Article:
Friday, December 04, 2009

Plastic fruit


Nostalgia is just weird. Things that I used to be barely conscious of, or even make fun of, hold this silly sentimentality for me now. OK, aging is weird too. It's occurred to me that mocking something can, just sometimes, be part of the process of growing to love it.

Every autumn of my childhood, as predictable the new fall TV shows and the speciously cheery back-to-school ads, the plastic fruit would appear on our dining room table for its 6-month rotation as centerpiece. A bowl of seashells -- big beautiful ones that my mother collected over the years-- occupied my mother's table spring through summer,

and still does.

In October we'd come home one day to find that the shells had disappeared into their winter limbo and the fruit had materialized in its place.

The fruit was actually rather pretty stuff from some nice home d├ęcor department. It was also mostly kid-friendly. There were only a few ceramic pieces and they were fortunately not as much fun to play with as the more abundant plastic items ; especially the virtually indestructible grapes, which we'd pull off their little stems and pop back on.

Mom didn't shriek when we played with the shells either. If it sounds like a nice house to grow up in, it was. We, naturally, took all the little touches of class and comfort for granted. They lived in the background, set dressing for the little angsts and dramas of our childhood lives.

The fact that the fruit's appearance coincided with school, getting up early, wearing miserable scratchy clothes all day, cold weather, youknowthedrill, probably contributed to our put-down fruit jokes. The shells appeared around tax time and meant that summer really would come. They lifted my heart and honestly, the appearance of the fruit sank my spirits a little. The first few weeks of school had passed by the time it showed up, but it still meant summer really was over. So my nostalgia for it might be a trifle bizarre.

But I'm now School-Free, and allowed to like autumn again, and when you get down to brass tacks, fake fruit is just .... funny.

We could make fun of our family rituals because they were always there, always reliably in place. I can't recall which book, but in one of them, C. S. Lewis observed that the human soul has a deep-seated need for both variety and predictability. The cycle of the seasons, he said, was designed to provide us with constant change and yet a comforting continuity. When I read that, I had one of those Yes moments. All the family routines, even when they meant something a little sad, nevertheless meant that home, parents, and therefore, life, were running smoothly and could be counted on.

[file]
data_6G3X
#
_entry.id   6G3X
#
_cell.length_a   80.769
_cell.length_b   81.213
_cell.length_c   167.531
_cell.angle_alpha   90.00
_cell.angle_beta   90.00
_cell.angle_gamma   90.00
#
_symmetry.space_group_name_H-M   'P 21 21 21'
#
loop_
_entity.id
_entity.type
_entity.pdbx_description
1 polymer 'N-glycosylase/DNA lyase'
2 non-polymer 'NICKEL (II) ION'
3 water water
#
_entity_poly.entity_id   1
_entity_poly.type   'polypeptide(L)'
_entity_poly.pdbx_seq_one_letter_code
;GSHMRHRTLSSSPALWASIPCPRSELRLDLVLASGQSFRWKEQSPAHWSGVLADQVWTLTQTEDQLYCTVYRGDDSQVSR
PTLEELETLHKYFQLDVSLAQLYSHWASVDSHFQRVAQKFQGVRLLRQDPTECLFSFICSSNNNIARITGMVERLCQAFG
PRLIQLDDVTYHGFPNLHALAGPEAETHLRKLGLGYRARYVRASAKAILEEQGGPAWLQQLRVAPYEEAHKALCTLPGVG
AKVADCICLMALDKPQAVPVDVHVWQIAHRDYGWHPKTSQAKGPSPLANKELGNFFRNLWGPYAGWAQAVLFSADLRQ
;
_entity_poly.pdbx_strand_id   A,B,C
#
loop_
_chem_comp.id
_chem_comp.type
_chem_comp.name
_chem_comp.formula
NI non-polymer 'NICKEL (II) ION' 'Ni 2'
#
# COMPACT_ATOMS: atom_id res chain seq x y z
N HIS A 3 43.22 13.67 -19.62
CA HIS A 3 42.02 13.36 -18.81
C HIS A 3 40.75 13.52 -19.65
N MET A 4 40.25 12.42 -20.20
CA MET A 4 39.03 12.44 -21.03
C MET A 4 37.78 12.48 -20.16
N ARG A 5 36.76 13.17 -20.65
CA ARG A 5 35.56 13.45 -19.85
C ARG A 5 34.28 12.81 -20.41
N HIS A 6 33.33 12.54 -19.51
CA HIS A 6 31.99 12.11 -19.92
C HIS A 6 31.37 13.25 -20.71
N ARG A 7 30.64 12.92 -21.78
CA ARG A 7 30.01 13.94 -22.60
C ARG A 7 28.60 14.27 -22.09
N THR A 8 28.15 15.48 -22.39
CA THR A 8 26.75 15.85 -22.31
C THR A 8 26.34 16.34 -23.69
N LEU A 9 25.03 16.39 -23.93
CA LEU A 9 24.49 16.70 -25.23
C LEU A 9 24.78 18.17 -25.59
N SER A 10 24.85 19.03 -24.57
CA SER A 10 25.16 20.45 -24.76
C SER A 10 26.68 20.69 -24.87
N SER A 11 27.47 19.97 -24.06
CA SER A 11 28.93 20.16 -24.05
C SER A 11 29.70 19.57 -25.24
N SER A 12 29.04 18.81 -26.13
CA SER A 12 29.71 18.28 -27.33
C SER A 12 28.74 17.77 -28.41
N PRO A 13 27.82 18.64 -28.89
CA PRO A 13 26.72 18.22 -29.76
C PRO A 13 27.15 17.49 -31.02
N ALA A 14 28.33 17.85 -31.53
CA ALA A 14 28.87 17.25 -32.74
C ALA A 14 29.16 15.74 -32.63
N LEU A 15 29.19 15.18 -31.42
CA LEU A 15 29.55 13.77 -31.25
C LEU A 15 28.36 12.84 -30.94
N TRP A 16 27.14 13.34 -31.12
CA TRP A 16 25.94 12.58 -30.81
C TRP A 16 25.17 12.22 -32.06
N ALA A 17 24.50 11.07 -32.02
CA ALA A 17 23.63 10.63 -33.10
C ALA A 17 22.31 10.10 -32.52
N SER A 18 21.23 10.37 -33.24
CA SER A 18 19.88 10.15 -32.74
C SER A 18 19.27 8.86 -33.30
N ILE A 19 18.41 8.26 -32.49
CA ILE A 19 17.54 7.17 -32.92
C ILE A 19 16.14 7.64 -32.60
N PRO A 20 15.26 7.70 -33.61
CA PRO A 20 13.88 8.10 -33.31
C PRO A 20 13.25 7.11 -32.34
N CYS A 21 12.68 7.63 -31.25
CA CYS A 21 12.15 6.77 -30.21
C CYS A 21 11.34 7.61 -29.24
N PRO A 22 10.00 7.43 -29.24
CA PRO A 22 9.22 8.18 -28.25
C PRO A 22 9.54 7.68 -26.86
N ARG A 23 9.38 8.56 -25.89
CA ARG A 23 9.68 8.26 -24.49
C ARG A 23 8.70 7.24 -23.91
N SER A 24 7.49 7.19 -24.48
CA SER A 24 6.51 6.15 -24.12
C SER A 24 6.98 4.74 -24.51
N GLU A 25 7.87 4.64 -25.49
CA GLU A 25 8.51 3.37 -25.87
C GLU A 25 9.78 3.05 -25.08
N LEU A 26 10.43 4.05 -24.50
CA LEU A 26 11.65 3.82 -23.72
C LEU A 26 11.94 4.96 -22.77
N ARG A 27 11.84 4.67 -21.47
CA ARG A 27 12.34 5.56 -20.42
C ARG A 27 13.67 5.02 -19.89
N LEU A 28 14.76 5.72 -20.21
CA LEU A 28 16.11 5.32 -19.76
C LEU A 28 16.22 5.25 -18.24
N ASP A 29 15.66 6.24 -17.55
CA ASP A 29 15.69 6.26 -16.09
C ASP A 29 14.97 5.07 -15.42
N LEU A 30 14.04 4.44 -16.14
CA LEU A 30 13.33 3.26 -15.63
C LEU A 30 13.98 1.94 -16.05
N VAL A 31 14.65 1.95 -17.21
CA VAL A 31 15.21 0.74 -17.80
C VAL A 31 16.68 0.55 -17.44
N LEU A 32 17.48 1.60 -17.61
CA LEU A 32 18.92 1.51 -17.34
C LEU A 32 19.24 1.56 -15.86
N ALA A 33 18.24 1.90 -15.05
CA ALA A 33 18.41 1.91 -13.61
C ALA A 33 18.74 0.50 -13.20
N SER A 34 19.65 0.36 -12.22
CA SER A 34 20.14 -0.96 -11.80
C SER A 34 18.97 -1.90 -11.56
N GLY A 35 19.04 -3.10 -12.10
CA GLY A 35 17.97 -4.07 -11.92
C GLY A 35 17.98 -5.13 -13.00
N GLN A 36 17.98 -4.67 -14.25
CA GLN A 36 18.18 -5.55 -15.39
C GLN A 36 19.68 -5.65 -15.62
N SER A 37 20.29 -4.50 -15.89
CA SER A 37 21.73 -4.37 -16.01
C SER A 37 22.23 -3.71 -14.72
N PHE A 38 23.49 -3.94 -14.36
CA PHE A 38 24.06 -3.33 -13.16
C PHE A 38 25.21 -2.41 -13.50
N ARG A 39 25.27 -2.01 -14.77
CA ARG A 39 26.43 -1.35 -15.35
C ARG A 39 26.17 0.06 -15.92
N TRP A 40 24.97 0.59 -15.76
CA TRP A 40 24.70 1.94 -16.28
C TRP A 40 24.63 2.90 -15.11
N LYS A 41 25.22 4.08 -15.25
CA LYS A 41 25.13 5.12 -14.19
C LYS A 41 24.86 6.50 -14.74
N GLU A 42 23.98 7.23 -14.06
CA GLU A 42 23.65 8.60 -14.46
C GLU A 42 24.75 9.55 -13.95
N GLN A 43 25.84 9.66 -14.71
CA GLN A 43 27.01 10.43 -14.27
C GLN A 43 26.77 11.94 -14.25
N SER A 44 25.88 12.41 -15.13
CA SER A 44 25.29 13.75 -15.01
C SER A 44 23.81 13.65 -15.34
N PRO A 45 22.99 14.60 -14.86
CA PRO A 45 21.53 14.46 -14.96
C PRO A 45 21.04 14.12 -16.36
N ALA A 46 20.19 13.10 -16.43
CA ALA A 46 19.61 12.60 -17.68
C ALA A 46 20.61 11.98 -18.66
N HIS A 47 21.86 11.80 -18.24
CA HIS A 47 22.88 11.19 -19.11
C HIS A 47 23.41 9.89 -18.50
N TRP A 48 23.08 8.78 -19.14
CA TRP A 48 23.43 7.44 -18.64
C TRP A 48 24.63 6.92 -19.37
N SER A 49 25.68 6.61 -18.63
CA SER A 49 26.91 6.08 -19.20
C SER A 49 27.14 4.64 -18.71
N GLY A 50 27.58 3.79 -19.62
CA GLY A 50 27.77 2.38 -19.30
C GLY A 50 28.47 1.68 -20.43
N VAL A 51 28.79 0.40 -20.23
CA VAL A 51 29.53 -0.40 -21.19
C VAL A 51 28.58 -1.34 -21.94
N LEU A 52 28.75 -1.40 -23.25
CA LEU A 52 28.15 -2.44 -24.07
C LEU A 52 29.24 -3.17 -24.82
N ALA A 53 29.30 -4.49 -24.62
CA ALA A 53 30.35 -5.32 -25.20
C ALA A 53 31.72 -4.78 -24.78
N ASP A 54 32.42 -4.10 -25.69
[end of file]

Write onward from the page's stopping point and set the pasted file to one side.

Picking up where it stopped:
My cousins turned up some fruit just like it as they went through their parents' things, and offered it to me. "Haha!" I laughed. Then realized: "Wait! I'll take it."

What?! Can I possibly be feeling sentimental about ersatz grapes? Yeah. It's just like ours and probably came from the same source. The one ceramic piece -- that little pear -- has the same "Made in Italy" stamp as the apples and eggplant my mother still has.

So now I have my own plastic fruit. As we prepped for Thanksgiving and visits from my brother and his wife and kids, I arranged it in this basket on our -- temporarily -- cleared-off dining table, for nostalgia's sake. It kinda gives me that homey feeling.

3 comments:

ronnie said...

I don't know why plastic fruit comes in for such ridicule. The alternative - apparently - if we are to believe magazine shoots and television shows - is that we should all have $15 worth of lemons quietly decomposing in a glass bowl as a wasteful - er, tasteful, centerpiece.

Long live the fruit which was never designed for consumption by man nor beast, and which will never decay, quietly pleasing the eye with the idea of abundance for months on end.

Mike said...

Glad to hear you say it, ronnie, as it debunks a Mars/Venus thing I had going -- which is that women buy fruit for decor and men buy it to eat. The fresh fruit sits in a bowl rather than the fridge, kind of like those little "guest soaps" in the shapes of roses or seashells that nobody dares to use because they're obviously part of the decor. And, dammit, men aren't buying little soaps shaped like sea shells. I will continue to cling to that assumption.

I wonder if there's a market for plastic soap?

ronnie said...

Plastic guest soap! I like it!

It's not like your guests ever use it, anyway. At worst, they'd roll the plastic soap around in their hands under the faucet and put it back, never wondering why there was no froth.

A Guest Moncton, now - that you could do something with.